How to Fix Uneven Stain On Hardwood Floors

Learn how to make your hardwood floors look shiny and smooth again with a few simple steps!

Updated on:

Hardwood floors look fantastic! They are not only resilient but also give your home the posh and classy vibe that so many homeowners strive for. However, hardwood can only look like that if the stain on it is flawlessly smooth. But what shall you do if you notice any imperfections on its surface? How to fix an uneven stain on hardwood floors?

In this article, we will explain how to fix stained hardwood floors if there are any uneven parts on them. You will get a detailed guide on what to do and how to do it correctly to smooth out your hardwood flooring like a pro! Also, we will tell you how to maintain your hardwood floors so that they remain the same glossy and awesome as on the very first day you had them.

Beautiful wooden floor
By vista.com

How to Fix a Bad Stain Job On Hardwood Floors

When the time comes to figure out how to fix stained hardwood floors, the very first thing you should do is to make sure you have all the necessary tools and supplies for the repair project. To get started on fixing uneven stains on your hardwood floors, you will need the following items: 

  1. Floor buffer/sandpaper
  2. Paint roller
  3. Paintbrush
  4. Microfiber mop
  5. Dust mask

When you have all of them at hand, you can start your stained hardwood floor repair procedure. No worries, it will not take you much time! Besides, even if you have never done this before, you can be sure the result will be successful. Fixing an uneven stain on hardwood floors is not a super complicated task.

Start With Sanding

To smoothen out the uneven areas of your hardwood floor and fix the imperfections that may occur on the stain, you should first treat those imperfections with sandpaper. For sanding, you should just sand the affected areas gently to even out the surface. Sand six inches forward and five inches back, and make sure you always move parallel with the wood grain! 

It is recommended to use 180 to 220-grit sandpaper for this purpose. As for the sanding method, choose the one that suits you most. Basically, you can sand either by hand or opt for an orbital electric sander. As an alternative method, you can also use a handheld oscillating sander.

Finally, remember to ensure the sanding is consistent. Wood stains tend to absorb into the wood at different rates depending on how well the surface has been prepared. When you apply the stain to a properly and thoroughly sanded floor, it comes out evenly. 

Remove the Sanding Dust

People often believe that only orbital sanders leave dust and mess behind, but it’s not like that. After you sand your hardwood floors, there will be dust no matter what, even if you use regular sandpaper and sand your floors manually.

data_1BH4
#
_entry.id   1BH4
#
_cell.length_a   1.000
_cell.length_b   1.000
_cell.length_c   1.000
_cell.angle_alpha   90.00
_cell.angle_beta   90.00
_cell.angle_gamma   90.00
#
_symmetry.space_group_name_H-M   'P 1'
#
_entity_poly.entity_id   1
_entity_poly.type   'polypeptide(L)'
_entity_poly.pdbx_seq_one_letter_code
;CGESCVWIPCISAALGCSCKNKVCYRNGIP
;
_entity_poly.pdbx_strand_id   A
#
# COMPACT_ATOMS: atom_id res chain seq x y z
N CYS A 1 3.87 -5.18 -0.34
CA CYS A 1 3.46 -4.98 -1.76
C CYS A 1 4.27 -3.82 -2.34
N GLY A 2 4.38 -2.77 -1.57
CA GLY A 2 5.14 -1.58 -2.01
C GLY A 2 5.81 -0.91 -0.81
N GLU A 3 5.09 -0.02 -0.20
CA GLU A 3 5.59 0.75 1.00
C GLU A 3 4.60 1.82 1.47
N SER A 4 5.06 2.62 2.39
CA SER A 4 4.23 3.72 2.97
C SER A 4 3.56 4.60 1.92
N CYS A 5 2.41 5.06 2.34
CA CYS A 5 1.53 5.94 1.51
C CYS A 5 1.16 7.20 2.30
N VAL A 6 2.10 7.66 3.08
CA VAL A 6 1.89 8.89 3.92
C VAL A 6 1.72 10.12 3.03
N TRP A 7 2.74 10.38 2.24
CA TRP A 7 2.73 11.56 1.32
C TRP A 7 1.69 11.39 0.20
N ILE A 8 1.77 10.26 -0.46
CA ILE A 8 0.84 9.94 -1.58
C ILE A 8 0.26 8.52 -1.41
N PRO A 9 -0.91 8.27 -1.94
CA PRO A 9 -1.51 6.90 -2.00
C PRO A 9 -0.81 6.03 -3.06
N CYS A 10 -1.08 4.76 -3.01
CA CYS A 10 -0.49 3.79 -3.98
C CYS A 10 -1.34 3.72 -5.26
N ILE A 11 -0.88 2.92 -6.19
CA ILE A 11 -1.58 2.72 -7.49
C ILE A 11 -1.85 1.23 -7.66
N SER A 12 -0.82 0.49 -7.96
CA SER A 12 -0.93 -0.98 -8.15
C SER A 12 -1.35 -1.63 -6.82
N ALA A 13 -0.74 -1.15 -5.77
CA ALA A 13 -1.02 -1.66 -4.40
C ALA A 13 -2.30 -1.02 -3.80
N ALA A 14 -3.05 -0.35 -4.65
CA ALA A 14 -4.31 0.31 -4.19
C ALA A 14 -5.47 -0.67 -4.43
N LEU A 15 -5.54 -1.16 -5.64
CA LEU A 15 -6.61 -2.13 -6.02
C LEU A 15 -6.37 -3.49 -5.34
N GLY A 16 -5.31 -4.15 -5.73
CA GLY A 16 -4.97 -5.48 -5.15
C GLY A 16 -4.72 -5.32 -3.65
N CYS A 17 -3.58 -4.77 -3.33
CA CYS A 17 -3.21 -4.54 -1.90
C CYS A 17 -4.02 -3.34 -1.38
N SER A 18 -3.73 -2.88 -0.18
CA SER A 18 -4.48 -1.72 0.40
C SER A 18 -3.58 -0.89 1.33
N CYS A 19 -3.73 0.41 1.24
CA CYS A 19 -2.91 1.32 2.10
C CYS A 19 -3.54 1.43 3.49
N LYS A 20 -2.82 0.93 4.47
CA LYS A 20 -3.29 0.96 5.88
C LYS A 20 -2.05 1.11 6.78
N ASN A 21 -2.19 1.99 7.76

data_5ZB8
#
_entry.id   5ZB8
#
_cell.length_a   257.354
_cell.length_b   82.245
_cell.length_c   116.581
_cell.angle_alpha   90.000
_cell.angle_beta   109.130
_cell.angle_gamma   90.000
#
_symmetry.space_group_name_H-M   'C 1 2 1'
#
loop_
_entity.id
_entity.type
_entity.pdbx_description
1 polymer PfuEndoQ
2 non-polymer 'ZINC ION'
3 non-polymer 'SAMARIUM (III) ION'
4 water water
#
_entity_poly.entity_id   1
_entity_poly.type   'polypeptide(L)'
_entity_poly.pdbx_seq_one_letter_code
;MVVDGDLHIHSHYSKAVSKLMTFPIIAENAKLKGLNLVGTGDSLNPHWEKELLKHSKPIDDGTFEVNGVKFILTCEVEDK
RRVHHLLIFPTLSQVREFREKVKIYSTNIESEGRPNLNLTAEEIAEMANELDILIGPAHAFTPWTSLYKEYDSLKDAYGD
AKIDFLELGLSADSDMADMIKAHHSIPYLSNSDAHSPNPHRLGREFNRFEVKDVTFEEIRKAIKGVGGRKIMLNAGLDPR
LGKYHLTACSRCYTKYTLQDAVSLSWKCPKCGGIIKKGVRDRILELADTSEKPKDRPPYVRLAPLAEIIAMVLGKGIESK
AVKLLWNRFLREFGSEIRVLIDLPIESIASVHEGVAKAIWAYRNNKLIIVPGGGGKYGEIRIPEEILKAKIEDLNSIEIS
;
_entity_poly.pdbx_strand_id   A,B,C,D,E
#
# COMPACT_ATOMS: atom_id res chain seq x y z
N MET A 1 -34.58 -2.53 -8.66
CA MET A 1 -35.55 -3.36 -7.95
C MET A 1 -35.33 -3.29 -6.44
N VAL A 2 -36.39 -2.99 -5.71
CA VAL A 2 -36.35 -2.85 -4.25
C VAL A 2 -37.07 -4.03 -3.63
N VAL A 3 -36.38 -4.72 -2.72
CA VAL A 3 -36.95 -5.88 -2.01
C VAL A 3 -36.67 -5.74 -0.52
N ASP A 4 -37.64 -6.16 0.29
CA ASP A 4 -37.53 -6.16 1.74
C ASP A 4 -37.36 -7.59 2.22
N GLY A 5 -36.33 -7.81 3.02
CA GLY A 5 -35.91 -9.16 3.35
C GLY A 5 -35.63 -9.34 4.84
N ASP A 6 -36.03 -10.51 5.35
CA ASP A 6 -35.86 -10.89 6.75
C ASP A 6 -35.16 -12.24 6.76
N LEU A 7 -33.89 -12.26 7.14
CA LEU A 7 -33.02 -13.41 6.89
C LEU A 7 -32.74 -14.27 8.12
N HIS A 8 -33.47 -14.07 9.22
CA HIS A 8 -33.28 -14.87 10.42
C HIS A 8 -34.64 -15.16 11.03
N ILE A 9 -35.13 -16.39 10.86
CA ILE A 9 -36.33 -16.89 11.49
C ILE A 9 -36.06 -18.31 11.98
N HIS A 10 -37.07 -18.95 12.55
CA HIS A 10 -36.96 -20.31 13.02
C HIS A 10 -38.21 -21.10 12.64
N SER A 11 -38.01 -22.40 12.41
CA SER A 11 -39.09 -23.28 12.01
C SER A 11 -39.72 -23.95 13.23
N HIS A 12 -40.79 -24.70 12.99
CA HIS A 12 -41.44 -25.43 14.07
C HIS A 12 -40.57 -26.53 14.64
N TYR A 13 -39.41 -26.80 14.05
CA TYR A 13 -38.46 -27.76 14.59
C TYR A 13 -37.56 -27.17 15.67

So naturally, you would want to remove the dust from the surface of your floors in order to proceed with a clean and smooth surface. Luckily, cleaning is very easy! You just need to mop the sanded areas of your floor. If there is a lot of dust left after sanding, you may want to vacuum first to eliminate most of the mess and then finish it with mopping. 

Proceed With Staining

When your hardwood floors dry after mopping, it is time to stain them. We strongly recommend you not skip this step because even if the floor looks great after it has been sanded, it will still need staining. The good news is that staining is quite a simple process that will require only a few steps.

  • Pour a small amount of stain onto a dry rag, or dip your rag into the pot of stain.
  • Apply the stain across the grains of wood, overlapping with each pass.
  • Move as quickly as possible to wet the floor thoroughly.
  • Wipe the stain off as fast as possible. For that, use another soft and dry cloth.
  • Allow the stain to dry for approximately two to three days.

After the major staining session, you can re-stain your floors if you need to, as long as you allow them to dry fully after each coat.

Seal the Floors

This is the final step of the hardwood floor fixing. After you clean and stain your floors, they should be sealed to make sure the stain lasts longer. For that purpose, use a paintbrush or roller to apply a coat of polyurethane finish. 

It is essential that you allow the polyurethane finish to dry thoroughly! Usually, it takes from six to eight hours, but we would say you should preferably let it sit overnight. This type of finish is the best one to use on hardwood floors because it will protect your floor from spilled liquids exceptionally well, as the liquid will simply bead up so you can easily wipe it away!

As you can see, fixing any imperfections on a hardwood floor is not a complicated task at all. You can easily perform it yourself even without the help of a professional floor master as long as you have sandpaper or a sanding machine. Just ensure you follow all the steps we described precisely, and your floors will look great!

How to Choose the Right Type Of Sandpaper

Although we have told you that the ideal sandpaper grit for fixing any hardwood floor imperfections would be from 180 to 220 grit, we think it is good to know what other grits are about. Like that, you will know for what purposes you might want to use this or that type of sandpaper, depending on the amount of damage and severe imperfections your wooden floors have.

But first of all, let’s clarify what sandpaper grit is about in case you don’t know about this term. As you probably know, each sandpaper comes with a grit value, the gauge for the size of the abrasive itself. To figure out what grit sequence you need for your sanding project, you will want to start with the harsher and rougher grit and then move on to a finer level.